During blood-stage development, malaria parasites have a largely intracellular lifestyle and are only briefly exposed when they are released as merozoites and invade new red blood cells (Ref. 6). In the case of P. falciparum and P. vivax, merozoite release occurs once every 48 hours. Erythrocyte invasion occurs very rapidly, within 30–60 seconds (Ref. 100), and therefore it is assumed that high-titre antibodies will be required for invasion-blocking vaccine approaches to be effective. Once inside the red blood cell, erythrocytes offer a relatively immunoprivileged site for parasite replication because they lack a nucleus and MHC molecules, and therefore are limited in their ability to mount effective antipathogen defences. Nevertheless, humans exposed to malaria parasites gradually acquire considerable anti-blood-stage immunity, which varies with age and transmission intensity (Ref. 101). Passive immunoglobulin-transfer studies suggest that antibodies are a crucial component of protective immunity (Refs 102, 103); however, little is known about the molecular targets and mechanisms of naturally acquired immunity to malaria. Current blood-stage vaccine efforts are focused on a small number of candidate antigens and three types of subunit vaccine approaches: (1) invasion-blocking vaccines, (2) antidisease vaccines for severe and pregnancy-associated malaria, and (3) antitoxin vaccines (e.g. GPI).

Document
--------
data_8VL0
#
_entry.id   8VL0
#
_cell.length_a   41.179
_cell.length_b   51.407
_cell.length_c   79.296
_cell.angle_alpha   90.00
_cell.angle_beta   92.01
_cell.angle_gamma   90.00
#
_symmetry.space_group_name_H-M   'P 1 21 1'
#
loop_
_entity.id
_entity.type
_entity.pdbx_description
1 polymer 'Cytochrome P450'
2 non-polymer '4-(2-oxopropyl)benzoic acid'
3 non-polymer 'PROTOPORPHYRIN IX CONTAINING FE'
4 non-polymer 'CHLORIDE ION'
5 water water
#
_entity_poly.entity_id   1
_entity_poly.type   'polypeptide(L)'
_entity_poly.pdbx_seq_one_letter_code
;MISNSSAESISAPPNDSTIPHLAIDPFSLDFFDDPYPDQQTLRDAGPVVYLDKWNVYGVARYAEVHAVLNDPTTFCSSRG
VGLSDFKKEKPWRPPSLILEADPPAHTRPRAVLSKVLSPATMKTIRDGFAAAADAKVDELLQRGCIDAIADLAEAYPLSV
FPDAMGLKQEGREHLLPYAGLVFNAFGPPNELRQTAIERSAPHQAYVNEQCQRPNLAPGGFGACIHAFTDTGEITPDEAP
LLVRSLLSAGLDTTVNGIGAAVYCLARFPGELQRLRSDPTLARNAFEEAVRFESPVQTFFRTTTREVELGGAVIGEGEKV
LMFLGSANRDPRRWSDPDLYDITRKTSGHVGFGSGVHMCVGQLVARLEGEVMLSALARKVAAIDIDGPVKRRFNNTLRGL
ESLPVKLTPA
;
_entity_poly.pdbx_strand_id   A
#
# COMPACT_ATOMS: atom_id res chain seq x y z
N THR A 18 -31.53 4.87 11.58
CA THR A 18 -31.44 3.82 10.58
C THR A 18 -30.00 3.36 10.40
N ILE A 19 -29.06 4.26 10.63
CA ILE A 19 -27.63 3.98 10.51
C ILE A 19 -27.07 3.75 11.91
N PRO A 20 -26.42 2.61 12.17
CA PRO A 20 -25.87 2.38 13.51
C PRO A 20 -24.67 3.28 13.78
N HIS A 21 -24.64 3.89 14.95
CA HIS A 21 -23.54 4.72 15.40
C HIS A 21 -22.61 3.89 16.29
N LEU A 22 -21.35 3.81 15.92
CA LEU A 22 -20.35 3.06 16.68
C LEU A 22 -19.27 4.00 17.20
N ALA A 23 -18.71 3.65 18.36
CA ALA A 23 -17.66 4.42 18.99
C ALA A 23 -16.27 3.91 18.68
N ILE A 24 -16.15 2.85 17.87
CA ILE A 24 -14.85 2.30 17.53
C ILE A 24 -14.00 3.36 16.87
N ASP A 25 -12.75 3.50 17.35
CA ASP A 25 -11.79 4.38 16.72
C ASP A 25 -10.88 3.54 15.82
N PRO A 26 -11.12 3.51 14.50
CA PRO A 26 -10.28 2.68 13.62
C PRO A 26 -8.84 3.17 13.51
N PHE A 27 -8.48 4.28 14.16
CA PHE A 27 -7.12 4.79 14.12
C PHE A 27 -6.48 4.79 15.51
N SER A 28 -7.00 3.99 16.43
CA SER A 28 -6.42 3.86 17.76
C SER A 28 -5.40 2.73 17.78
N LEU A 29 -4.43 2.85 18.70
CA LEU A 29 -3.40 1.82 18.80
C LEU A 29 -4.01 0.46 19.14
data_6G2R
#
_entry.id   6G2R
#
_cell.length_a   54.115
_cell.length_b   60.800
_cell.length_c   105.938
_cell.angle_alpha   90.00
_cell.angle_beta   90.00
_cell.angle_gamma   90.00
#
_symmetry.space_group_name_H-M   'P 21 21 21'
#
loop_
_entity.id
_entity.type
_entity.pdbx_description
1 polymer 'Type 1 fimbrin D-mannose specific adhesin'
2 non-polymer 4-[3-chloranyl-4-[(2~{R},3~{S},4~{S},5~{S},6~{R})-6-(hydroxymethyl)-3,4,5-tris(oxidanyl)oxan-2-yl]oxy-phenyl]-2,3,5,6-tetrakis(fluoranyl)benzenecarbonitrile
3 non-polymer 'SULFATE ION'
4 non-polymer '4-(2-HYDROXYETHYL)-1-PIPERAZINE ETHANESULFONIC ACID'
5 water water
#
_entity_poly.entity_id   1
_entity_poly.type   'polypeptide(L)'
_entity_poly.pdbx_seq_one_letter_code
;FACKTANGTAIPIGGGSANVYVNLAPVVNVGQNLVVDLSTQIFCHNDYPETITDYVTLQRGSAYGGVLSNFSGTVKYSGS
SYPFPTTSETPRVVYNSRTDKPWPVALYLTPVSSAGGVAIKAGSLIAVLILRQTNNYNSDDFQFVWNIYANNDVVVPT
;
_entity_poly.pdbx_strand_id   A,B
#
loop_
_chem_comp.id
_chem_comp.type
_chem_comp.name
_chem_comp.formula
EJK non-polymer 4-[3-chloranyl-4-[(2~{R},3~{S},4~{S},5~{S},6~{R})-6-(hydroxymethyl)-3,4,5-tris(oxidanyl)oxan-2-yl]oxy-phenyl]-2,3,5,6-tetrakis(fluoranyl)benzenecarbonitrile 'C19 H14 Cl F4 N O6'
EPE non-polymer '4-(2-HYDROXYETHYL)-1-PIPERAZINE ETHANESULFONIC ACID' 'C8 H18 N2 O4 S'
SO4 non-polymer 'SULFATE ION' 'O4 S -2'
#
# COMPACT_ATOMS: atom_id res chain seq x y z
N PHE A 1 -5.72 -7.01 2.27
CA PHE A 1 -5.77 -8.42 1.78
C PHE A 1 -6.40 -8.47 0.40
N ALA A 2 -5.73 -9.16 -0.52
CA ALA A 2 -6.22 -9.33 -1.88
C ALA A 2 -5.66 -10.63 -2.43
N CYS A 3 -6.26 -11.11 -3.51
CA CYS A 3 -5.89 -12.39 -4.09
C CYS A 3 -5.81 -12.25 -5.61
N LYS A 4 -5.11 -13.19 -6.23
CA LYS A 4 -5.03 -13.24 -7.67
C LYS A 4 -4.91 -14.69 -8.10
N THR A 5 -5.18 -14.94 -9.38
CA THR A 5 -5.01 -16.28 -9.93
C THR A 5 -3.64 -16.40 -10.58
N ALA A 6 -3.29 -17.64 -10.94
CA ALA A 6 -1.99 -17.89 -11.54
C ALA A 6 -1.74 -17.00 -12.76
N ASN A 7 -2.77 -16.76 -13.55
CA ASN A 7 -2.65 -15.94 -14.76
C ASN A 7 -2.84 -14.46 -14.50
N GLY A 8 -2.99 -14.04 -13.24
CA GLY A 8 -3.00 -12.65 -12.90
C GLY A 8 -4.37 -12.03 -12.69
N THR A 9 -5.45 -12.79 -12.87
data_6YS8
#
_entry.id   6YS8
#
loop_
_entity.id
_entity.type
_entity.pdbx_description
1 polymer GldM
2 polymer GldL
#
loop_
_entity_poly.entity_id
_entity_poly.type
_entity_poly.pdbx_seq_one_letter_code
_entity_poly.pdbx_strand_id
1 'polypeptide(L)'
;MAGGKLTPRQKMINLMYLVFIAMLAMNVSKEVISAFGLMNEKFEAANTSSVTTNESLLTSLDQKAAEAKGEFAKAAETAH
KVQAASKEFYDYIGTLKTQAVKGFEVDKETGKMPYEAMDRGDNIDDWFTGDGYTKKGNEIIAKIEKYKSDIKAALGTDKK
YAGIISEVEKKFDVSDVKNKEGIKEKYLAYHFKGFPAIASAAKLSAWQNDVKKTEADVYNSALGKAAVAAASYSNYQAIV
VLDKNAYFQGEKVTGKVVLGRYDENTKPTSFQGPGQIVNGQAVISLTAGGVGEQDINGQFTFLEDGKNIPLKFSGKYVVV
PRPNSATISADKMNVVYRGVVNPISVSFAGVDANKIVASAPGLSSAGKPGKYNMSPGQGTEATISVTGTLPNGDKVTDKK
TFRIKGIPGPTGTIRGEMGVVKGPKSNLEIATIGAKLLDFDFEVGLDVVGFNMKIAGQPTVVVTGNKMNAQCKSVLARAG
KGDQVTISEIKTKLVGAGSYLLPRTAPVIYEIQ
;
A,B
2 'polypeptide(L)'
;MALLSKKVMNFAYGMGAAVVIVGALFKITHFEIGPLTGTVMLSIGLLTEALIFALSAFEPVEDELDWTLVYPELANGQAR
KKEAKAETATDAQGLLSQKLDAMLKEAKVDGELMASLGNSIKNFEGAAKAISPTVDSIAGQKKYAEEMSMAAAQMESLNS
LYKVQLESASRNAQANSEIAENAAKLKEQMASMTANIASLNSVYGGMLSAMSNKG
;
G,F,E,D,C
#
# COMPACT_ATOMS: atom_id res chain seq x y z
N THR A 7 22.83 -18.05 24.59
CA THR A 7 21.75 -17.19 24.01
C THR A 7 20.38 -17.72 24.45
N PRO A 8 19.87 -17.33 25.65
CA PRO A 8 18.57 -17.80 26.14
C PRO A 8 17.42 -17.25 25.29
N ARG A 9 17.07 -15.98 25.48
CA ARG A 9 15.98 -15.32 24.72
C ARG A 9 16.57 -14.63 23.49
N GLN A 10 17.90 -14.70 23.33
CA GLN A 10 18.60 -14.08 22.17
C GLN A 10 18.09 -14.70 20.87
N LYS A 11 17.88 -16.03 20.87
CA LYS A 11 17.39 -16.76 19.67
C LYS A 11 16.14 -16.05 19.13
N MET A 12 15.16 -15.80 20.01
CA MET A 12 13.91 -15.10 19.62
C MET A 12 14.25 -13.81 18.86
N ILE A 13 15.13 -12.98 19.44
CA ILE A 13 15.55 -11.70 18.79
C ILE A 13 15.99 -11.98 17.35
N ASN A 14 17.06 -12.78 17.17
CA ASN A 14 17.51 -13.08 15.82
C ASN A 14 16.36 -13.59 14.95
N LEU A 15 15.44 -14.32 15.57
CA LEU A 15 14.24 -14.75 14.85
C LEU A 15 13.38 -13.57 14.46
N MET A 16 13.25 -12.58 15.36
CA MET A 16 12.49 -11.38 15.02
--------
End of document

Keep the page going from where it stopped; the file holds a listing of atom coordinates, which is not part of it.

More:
Red blood cell invasion is a multi-step process that involves several proteins at the parasite and erythrocyte surface. Parasite invasion has been divided into four steps: attachment, reorientation, tight junction formation and entry (Fig. 2) (Refs 100, 104). Invasion-blocking vaccine strategies have been highly focused on three proteins, MSP1, AMA1 and the P. vivax Duffy binding protein (PvDBP). MSP1 is believed to function at initial attachment (Ref. 105), AMA1 at parasite reorientation and entry (Ref. 106) and DBP during tight junction formation for P. vivax (Refs 107, 108) (Fig. 2). Antibodies against all three proteins can inhibit parasite invasion; however, antigen polymorphism, redundancy of invasion pathways and the kinetics of erythrocyte invasion pose significant challenges for vaccine development.